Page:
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Zambia: FQM COMMENCES NICKEL CONCENTRATE PRODUCTION AT ENTERPRISE

Production of concentrate has begun at First Quantum Minerals’ new Enterprise nickel mine in Kalumbila, North-Western Province. 
The first off-take comes a year after President Hakainde Hichilema commissioned the mine, launching Zambia’s journey to becoming a key player in the new global electric vehicle (EV) ecosystem. 
Minister of Mines and Minerals Development Hon. Paul Kabuswe is expected to formally commission the mine’s new concentrator in early August. 
Once in full production, the Enterprise mine will be the largest producer of the strategic metal in Africa. Nickel, like lithium, cobalt, and copper, is an essential component in the batteries required for the new era of ‘green’ vehicles. 
Development of the mine and plant resumed last year after FQM earmarked an additional US$100 million investment to finalise the project in the light of improved market conditions. 
“As the mining operation develops, the pit is deepening and the ore quality is increasing. The plant is now operating continuously and we expect to generate nickel concentrate in a continuous stream. Moreover, the operation is expected to steadily increase production volumes over the next two years,” explained FQM Project Manager Axel Köttgen.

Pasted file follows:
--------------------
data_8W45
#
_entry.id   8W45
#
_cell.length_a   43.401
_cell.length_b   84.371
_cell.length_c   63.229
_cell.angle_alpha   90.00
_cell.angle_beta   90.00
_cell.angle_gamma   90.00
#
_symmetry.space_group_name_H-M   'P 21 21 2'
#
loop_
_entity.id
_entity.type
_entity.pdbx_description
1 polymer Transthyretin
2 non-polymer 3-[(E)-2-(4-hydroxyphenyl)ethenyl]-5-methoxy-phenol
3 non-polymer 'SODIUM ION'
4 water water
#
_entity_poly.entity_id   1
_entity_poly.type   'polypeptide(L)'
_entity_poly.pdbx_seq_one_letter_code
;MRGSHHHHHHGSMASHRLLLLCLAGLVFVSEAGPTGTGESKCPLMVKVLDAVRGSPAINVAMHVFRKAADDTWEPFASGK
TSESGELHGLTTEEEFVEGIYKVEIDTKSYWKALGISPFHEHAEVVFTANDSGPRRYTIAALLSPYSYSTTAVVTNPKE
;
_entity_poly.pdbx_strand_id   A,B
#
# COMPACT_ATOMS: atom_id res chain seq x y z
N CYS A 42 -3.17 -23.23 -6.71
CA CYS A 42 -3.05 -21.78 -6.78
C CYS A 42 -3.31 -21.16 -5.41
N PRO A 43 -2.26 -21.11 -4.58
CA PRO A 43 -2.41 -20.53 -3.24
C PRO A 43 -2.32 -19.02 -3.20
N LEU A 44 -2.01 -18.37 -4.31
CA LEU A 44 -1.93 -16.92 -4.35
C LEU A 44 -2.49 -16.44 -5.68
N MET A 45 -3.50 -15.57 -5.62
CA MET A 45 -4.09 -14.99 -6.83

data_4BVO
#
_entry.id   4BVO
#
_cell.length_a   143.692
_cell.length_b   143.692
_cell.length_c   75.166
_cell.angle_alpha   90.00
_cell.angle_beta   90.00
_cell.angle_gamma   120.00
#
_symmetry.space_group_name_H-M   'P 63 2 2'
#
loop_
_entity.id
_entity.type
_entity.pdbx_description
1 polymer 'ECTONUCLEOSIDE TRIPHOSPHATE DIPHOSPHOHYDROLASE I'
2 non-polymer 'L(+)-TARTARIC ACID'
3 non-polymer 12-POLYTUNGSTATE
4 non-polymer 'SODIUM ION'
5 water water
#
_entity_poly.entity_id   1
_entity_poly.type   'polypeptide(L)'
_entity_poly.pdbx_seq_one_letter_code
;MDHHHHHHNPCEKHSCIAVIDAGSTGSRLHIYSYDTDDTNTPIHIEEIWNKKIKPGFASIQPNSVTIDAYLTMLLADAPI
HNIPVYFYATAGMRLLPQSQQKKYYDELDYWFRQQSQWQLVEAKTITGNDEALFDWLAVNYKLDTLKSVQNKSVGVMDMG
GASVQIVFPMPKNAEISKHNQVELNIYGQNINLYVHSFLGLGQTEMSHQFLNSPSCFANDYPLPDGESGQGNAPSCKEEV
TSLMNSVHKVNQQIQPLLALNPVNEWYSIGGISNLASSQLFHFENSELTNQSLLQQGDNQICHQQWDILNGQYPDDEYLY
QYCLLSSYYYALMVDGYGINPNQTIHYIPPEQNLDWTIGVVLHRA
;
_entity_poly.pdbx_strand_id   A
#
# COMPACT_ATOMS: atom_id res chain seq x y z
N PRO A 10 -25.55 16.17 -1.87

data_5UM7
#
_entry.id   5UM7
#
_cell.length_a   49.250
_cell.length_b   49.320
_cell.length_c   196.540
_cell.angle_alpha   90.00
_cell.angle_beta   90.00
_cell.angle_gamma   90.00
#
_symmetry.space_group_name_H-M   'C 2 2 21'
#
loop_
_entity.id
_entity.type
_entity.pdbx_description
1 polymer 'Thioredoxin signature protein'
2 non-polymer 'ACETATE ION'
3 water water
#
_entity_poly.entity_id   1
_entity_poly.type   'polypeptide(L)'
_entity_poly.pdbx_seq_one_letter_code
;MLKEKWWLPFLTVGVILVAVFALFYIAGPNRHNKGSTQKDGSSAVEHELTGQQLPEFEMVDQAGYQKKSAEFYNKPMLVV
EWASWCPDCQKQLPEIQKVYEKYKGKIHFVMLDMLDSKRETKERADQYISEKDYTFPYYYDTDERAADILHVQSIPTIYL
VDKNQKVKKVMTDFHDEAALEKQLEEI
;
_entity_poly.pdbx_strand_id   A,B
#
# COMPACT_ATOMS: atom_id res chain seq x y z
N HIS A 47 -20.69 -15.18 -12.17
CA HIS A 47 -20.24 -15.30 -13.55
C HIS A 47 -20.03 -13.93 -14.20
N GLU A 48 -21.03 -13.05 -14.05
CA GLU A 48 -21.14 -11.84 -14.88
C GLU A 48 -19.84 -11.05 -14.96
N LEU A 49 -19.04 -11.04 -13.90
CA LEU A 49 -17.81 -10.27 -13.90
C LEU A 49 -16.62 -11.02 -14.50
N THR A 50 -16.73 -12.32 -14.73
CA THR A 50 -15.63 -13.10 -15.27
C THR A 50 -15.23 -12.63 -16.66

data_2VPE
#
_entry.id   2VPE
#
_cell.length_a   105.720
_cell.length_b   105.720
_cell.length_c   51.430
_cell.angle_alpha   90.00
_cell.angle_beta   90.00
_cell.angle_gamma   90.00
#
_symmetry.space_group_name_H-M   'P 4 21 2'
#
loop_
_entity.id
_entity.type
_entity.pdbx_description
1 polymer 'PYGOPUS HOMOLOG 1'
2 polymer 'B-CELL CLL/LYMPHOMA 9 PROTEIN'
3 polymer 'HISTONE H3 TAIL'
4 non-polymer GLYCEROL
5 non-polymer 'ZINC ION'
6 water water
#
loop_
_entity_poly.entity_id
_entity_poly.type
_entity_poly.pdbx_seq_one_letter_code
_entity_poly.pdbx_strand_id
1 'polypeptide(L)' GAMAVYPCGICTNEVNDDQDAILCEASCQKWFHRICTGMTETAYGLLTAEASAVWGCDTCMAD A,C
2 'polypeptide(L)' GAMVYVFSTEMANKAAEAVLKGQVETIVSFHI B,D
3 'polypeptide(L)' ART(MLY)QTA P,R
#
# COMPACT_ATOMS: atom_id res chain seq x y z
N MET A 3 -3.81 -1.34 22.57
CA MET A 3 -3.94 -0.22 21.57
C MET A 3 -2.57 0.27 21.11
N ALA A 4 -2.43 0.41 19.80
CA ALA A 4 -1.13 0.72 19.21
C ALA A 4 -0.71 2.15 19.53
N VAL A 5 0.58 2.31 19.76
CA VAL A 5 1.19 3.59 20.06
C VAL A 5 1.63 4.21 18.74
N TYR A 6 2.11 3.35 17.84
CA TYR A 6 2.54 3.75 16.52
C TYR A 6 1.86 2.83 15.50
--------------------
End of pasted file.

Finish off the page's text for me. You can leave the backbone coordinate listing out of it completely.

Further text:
Designed to process 4 million tonnes of ore and produce around 32,000 tonnes of nickel per year, Enterprise will provide an estimated 700 permanent jobs and diversify the nation’s minerals and metals output, making Zambia the largest nickel producer on the continent and the 10th largest producer in the world of the highly sought-after mineral. 
In addition, the operation generates indirect employment through sub-contractors and suppliers. Studies have shown that in Zambia one worker supports 10 dependents, generating a significant economic impact. 
Speaking at the groundbreaking ceremony last year, President Hichilema said: “This [nickel] is the future of our country…This is where this country must go; and they must explore these resources sustainably and deliver value for our people. 
“We are fortunate as a country to host our fair share of these minerals. But if they stay in the ground; if we don’t arrange projects like these; if we don’t unlock projects like these, we will not be able to play our part in keeping our world cleaner and reduce the environmental damage whose consequences we know very well.” 

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